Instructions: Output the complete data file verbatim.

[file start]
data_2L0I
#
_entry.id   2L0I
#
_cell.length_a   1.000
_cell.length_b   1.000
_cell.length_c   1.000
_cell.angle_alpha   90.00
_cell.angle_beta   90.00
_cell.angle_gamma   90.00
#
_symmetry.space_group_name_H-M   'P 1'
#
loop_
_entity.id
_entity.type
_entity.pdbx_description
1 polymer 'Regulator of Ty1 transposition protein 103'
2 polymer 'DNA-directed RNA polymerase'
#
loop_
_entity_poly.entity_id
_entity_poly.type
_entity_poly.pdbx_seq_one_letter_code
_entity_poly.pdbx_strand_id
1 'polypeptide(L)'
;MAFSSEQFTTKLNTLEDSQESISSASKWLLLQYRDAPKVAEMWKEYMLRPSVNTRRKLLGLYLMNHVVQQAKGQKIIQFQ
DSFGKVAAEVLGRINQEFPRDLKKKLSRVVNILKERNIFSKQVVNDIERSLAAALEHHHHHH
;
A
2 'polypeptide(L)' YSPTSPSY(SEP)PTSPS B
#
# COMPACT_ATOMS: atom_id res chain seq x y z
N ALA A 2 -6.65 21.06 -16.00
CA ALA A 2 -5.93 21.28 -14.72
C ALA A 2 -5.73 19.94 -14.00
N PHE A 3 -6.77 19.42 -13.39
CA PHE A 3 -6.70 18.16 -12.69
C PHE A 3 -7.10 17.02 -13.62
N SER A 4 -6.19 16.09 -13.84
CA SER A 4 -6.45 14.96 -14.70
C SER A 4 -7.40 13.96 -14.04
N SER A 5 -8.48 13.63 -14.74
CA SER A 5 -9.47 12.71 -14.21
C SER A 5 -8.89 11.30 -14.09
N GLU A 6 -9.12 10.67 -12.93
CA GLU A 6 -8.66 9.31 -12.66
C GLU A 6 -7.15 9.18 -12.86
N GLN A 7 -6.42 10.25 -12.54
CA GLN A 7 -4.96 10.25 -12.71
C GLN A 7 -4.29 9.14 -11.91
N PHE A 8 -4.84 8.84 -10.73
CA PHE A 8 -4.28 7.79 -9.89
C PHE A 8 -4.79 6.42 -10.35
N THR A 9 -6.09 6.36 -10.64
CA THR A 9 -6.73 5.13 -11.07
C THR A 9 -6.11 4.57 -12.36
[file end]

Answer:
data_2L0I
#
_entry.id   2L0I
#
_cell.length_a   1.000
_cell.length_b   1.000
_cell.length_c   1.000
_cell.angle_alpha   90.00
_cell.angle_beta   90.00
_cell.angle_gamma   90.00
#
_symmetry.space_group_name_H-M   'P 1'
#
loop_
_entity.id
_entity.type
_entity.pdbx_description
1 polymer 'Regulator of Ty1 transposition protein 103'
2 polymer 'DNA-directed RNA polymerase'
#
loop_
_entity_poly.entity_id
_entity_poly.type
_entity_poly.pdbx_seq_one_letter_code
_entity_poly.pdbx_strand_id
1 'polypeptide(L)'
;MAFSSEQFTTKLNTLEDSQESISSASKWLLLQYRDAPKVAEMWKEYMLRPSVNTRRKLLGLYLMNHVVQQAKGQKIIQFQ
DSFGKVAAEVLGRINQEFPRDLKKKLSRVVNILKERNIFSKQVVNDIERSLAAALEHHHHHH
;
A
2 'polypeptide(L)' YSPTSPSY(SEP)PTSPS B
#
# COMPACT_ATOMS: atom_id res chain seq x y z
N ALA A 2 -6.65 21.06 -16.00
CA ALA A 2 -5.93 21.28 -14.72
C ALA A 2 -5.73 19.94 -14.00
N PHE A 3 -6.77 19.42 -13.39
CA PHE A 3 -6.70 18.16 -12.69
C PHE A 3 -7.10 17.02 -13.62
N SER A 4 -6.19 16.09 -13.84
CA SER A 4 -6.45 14.96 -14.70
C SER A 4 -7.40 13.96 -14.04
N SER A 5 -8.48 13.63 -14.74
CA SER A 5 -9.47 12.71 -14.21
C SER A 5 -8.89 11.30 -14.09
N GLU A 6 -9.12 10.67 -12.93
CA GLU A 6 -8.66 9.31 -12.66
C GLU A 6 -7.15 9.18 -12.86
N GLN A 7 -6.42 10.25 -12.54
CA GLN A 7 -4.96 10.25 -12.71
C GLN A 7 -4.29 9.14 -11.91
N PHE A 8 -4.84 8.84 -10.73
CA PHE A 8 -4.28 7.79 -9.89
C PHE A 8 -4.79 6.42 -10.35
N THR A 9 -6.09 6.36 -10.64
CA THR A 9 -6.73 5.13 -11.07
C THR A 9 -6.11 4.57 -12.36